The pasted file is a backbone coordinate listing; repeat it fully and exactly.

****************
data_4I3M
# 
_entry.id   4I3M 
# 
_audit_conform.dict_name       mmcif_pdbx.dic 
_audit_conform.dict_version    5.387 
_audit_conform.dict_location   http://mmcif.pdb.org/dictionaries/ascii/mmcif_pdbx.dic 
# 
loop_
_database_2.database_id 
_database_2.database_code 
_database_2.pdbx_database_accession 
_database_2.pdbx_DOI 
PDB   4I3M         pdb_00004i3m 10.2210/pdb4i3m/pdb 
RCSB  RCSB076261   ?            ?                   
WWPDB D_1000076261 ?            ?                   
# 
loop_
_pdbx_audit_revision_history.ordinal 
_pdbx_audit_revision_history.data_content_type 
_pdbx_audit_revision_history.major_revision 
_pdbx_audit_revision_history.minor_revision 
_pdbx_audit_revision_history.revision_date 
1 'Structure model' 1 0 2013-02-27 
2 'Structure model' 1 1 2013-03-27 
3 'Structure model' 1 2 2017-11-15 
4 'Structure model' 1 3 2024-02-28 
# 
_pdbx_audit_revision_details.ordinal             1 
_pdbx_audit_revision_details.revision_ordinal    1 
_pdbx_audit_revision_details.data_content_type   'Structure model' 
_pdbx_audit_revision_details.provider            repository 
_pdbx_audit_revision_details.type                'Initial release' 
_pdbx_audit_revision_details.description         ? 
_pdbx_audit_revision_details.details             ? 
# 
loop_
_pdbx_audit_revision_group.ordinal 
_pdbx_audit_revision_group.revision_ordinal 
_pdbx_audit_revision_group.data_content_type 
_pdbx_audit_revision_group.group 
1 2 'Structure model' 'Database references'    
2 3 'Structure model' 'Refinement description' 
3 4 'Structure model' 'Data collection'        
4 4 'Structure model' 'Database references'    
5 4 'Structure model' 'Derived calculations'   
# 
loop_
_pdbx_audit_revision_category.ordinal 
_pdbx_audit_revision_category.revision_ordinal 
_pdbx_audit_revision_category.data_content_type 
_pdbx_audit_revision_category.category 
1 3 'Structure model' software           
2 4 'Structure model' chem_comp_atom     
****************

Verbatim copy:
data_4I3M
# 
_entry.id   4I3M 
# 
_audit_conform.dict_name       mmcif_pdbx.dic 
_audit_conform.dict_version    5.387 
_audit_conform.dict_location   http://mmcif.pdb.org/dictionaries/ascii/mmcif_pdbx.dic 
# 
loop_
_database_2.database_id 
_database_2.database_code 
_database_2.pdbx_database_accession 
_database_2.pdbx_DOI 
PDB   4I3M         pdb_00004i3m 10.2210/pdb4i3m/pdb 
RCSB  RCSB076261   ?            ?                   
WWPDB D_1000076261 ?            ?                   
# 
loop_
_pdbx_audit_revision_history.ordinal 
_pdbx_audit_revision_history.data_content_type 
_pdbx_audit_revision_history.major_revision 
_pdbx_audit_revision_history.minor_revision 
_pdbx_audit_revision_history.revision_date 
1 'Structure model' 1 0 2013-02-27 
2 'Structure model' 1 1 2013-03-27 
3 'Structure model' 1 2 2017-11-15 
4 'Structure model' 1 3 2024-02-28 
# 
_pdbx_audit_revision_details.ordinal             1 
_pdbx_audit_revision_details.revision_ordinal    1 
_pdbx_audit_revision_details.data_content_type   'Structure model' 
_pdbx_audit_revision_details.provider            repository 
_pdbx_audit_revision_details.type                'Initial release' 
_pdbx_audit_revision_details.description         ? 
_pdbx_audit_revision_details.details             ? 
# 
loop_
_pdbx_audit_revision_group.ordinal 
_pdbx_audit_revision_group.revision_ordinal 
_pdbx_audit_revision_group.data_content_type 
_pdbx_audit_revision_group.group 
1 2 'Structure model' 'Database references'    
2 3 'Structure model' 'Refinement description' 
3 4 'Structure model' 'Data collection'        
4 4 'Structure model' 'Database references'    
5 4 'Structure model' 'Derived calculations'   
# 
loop_
_pdbx_audit_revision_category.ordinal 
_pdbx_audit_revision_category.revision_ordinal 
_pdbx_audit_revision_category.data_content_type 
_pdbx_audit_revision_category.category 
1 3 'Structure model' software           
2 4 'Structure model' chem_comp_atom     